A charge of #-2 C# is at #(6 , -5 )# and a charge of #-3 C# is at #(3, 5 ) #. If both coordinates are in meters, what is the force between the charges?

1 Answer
Dec 30, 2015

Answer:

#F=4.95*10^8N#

Explanation:

The distance formula for Cartesian coordinates is

#d=sqrt((x_2-x_1)^2+(y_2-y_1)^2#
Where #x_1, y_1#, and#x_2, y_2# are the Cartesian coordinates of two points respectively.
Let #(x_1,y_1)# represent #(6,-5)# and #(x_2,y_2)# represent #(3,5)#.

#implies d=sqrt((3-6)^2+(5-(-5))^2)#
#implies d=sqrt((-3)^2+(10)^2#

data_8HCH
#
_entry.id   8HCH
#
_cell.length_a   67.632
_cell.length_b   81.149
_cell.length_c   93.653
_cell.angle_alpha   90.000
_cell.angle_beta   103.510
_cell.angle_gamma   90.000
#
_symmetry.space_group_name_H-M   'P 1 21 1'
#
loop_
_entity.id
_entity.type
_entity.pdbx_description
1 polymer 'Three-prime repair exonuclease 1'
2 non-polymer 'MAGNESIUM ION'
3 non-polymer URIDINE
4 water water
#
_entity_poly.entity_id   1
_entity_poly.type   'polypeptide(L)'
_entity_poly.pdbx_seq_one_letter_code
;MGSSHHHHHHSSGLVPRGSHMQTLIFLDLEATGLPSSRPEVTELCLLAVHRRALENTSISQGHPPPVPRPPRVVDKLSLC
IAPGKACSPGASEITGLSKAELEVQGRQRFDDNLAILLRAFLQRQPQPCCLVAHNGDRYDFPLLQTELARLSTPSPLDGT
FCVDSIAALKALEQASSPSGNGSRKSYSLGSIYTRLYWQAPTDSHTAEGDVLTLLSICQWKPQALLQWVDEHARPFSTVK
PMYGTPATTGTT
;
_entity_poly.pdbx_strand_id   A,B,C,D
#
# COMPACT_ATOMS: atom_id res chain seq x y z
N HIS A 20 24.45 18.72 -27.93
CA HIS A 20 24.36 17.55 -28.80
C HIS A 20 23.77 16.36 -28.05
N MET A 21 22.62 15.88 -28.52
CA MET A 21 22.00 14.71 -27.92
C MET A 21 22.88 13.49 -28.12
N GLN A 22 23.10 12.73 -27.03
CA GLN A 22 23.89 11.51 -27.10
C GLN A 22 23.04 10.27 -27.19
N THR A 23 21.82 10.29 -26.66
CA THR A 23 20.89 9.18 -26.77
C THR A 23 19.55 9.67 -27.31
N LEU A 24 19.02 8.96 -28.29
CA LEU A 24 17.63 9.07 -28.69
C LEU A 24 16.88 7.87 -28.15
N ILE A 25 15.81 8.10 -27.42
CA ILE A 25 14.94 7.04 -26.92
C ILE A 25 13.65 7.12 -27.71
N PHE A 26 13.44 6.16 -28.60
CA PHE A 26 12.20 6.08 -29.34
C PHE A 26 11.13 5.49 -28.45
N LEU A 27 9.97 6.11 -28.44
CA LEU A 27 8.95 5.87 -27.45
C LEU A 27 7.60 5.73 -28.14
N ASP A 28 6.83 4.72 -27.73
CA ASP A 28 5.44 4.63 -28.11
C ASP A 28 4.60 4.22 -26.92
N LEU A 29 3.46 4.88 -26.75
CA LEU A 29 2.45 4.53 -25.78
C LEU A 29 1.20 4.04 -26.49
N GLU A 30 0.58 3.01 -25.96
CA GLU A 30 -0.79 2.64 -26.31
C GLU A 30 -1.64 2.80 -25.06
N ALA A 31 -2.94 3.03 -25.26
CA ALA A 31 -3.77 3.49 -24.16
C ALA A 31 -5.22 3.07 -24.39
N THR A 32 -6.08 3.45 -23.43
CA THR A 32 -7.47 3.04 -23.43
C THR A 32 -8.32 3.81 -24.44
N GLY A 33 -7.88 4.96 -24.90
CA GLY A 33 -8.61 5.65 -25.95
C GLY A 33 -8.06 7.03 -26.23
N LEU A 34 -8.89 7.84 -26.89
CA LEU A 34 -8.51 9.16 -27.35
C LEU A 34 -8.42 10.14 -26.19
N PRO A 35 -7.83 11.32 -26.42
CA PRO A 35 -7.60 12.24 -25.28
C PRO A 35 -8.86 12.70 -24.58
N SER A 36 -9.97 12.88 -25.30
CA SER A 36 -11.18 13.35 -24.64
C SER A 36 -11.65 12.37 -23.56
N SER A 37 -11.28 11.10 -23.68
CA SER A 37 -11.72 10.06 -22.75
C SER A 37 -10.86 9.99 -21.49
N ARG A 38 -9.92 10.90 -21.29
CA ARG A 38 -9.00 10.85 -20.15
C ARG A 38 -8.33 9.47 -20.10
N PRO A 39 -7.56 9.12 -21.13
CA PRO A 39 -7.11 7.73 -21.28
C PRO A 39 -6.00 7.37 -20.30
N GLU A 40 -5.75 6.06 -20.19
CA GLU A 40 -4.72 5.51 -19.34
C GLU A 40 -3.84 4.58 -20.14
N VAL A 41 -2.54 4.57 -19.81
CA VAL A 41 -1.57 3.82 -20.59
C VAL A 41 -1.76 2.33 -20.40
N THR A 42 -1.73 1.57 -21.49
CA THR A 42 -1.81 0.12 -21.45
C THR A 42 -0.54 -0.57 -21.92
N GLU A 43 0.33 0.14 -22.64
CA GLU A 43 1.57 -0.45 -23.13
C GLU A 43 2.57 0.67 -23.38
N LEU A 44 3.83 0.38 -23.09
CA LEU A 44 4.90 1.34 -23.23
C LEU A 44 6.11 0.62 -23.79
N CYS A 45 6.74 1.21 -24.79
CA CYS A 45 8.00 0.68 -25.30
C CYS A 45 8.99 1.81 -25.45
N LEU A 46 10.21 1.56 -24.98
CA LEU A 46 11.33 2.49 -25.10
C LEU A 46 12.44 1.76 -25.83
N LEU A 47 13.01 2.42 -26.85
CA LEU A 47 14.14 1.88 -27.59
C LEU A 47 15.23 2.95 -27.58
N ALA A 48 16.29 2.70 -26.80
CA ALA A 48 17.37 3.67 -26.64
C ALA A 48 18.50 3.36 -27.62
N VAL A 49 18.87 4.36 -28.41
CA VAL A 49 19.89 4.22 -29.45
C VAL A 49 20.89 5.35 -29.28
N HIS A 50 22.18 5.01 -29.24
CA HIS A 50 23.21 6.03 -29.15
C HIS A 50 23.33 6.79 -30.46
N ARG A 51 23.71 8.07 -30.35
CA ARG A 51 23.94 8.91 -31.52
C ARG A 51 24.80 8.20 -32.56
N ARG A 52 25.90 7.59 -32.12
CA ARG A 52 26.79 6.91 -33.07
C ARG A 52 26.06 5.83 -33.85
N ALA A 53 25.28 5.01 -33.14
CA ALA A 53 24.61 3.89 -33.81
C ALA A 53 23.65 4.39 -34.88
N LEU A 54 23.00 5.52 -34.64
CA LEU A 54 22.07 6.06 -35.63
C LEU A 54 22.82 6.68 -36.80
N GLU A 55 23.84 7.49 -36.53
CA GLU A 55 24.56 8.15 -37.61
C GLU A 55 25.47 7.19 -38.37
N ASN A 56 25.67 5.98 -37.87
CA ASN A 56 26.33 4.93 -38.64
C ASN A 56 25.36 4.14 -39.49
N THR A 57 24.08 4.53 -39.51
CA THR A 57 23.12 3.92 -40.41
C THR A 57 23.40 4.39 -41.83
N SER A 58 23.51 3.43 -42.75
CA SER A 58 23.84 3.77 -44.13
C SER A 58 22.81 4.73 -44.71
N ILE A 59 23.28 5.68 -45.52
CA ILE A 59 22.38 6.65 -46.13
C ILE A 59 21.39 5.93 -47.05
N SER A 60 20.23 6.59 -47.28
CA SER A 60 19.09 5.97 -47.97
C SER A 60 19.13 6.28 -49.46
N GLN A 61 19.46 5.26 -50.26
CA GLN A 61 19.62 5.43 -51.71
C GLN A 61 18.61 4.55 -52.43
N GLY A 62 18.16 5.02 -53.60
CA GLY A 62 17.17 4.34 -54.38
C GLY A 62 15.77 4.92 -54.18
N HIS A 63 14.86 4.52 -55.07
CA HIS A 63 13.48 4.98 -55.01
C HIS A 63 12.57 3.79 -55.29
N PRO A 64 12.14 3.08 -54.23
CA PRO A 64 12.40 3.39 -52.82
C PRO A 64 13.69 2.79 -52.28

#implies d=sqrt(9+100)#
#implies d=sqrt(109)#

Hence the distance between the two charges is #sqrt(109)#.

The electrostatic force between two charges is given by
#F=(kq_1q_2)/r^2#
Where #F# is the force between the charges, #k# is the constant

and its value is #9*10^9 Nm^2/C^2#,#q_1# and #q_2# are the

magnitudes of the charges and #r# is the distance between the two charges.

Here #F=??#, #k=9*10^9Nm^2/C^2#, #q_1=-2C#, #q_2=-3C# and #r=d=sqrt109#.

#implies F=(9*10^9(-2)(-3))/(sqrt109)^2=(9*10^9*6)/109=(54*10^9)/109=0.495*10^9N=4.95*10^8N#
#implies F=4.95*10^8N#

Since the force is positive therefore the force is repullsive.